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Welding: A Wise Career Choice

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How to Pursue a Career in Welding

Does the thought of sitting behind a desk put you to sleep? If you want great money, great job security, and interesting work without spending years in school, a career in welding may be your best bet.

America is in desperate need of welders. Older welders are reaching retirement age, and younger welders aren’t replacing them fast enough. According to the American Welding Society, the average age of a welder today is 55, and less than 20% of today’s welders are under the age of 35.  Unless people step up now, the projected shortage will be at 400,000 welders by 2024.

Those jobs aren’t going away. Welders will always be needed, indoors and outdoors —from the bottom of the ocean to outer space and everywhere in between — as long the things people build and repair are made of metal.

That means that along with job security and importance, skilled welders have the flexibility to switch industries or move to new locations without changing careers. Best of all, having a successful welding career doesn’t depend on connections or a college degree, it depends on how skilled you are, how far you’re willing to travel, and what kinds of assignments you’ll accept.

Most employers require welding job candidates to pass a hands-on test.  In addition to mastering the physical skills, welders need to know how to read blueprints, develop a sharp eye for detail, and a demonstrate a fairly high level of physical stamina. Good hand-eye coordination and a mindset for safety are also very important.

A highly-skilled welder can earn as much as a doctor or lawyer. Traveling industrial pipe welders earn anywhere from $50,000.00 – $185,000.00 a year. Underwater welders can earn from $100,000.00 over $200,000. 00 a year. Military support welders can earn from $160,000.00 to more than $200,000.00 a year in the Middle East. Welders who travel for a living are called “Road Warriors.”  Many of them do contract work that allows them to take long stretches of time off.  Welding inspectors have less strenuous jobs and still earn about $70,000 per year.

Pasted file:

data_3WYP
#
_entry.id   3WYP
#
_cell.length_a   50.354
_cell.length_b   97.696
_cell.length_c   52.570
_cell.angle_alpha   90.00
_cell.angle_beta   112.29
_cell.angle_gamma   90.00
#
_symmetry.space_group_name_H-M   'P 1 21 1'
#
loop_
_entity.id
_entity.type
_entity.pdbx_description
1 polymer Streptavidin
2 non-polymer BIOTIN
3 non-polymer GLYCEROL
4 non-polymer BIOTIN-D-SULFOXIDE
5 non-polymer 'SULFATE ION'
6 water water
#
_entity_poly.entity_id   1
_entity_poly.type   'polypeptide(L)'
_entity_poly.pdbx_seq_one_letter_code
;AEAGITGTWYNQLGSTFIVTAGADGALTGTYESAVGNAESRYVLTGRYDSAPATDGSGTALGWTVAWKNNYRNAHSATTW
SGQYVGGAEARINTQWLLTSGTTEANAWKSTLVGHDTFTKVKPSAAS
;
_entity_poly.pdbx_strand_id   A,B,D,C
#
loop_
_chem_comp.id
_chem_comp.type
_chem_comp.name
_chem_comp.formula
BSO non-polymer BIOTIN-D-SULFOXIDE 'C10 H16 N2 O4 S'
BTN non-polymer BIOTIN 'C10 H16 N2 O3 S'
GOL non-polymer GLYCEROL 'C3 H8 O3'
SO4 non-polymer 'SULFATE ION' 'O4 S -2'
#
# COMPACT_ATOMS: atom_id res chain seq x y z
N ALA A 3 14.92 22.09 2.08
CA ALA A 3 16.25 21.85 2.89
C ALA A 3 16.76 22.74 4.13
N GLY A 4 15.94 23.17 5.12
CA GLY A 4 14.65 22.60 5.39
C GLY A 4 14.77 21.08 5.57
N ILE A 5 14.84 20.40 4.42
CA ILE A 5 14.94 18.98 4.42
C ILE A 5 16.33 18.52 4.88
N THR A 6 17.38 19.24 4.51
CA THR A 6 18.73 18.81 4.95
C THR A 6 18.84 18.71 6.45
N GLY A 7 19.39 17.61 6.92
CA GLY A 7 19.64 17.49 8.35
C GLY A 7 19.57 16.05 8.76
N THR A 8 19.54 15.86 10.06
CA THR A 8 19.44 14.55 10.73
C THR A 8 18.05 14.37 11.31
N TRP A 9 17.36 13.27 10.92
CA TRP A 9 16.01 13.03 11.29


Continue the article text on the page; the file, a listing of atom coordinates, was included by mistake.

You can earn a welding certificate in as little as nine months, though depending on your long-term goals and your interest in schooling, an associates, or even bachelors degree might be a better choice.

The vast majority welding students are offered good jobs before they graduate. The well-known Fab School in Rancho Cucamonga, California, for example, reports a a 95% Career Placement Rate and a 97% on-time graduation rate.

Welding Scholarships

The GI Bill will fund a trade school education. In addition, there are lots of welding scholarships available. Here are just a few:

American Welding Society (AWS) Scholarship

Amount: $1,000 (25+ scholarships)

For students seeking welder training in a certificate program less than two years in length through a trade school, community college, or other facility providing welder training.

Deadlines: Varied

To learn more about these scholarships or to apply visit: AWS.org

AWS Foundation Scholarships

Deadlines: Varied

For women pursuing a degree in a welding or welding-related educational program.

To learn more about these scholarships or to apply visit: AWS.org/foundation

Air Products Women of Gases & Welding Scholarship

Amount: $2,500

To learn more about these scholarships or to apply visit: air-products-women

There are also a huge number of school-specific and location-specific welding scholarships out there.

Your military experience helped you develop strong decision making skills, good communication skills, and a solid work ethic. Bringing those qualities to a field where you’re desperately needed might be one of the best choices you’ll ever make.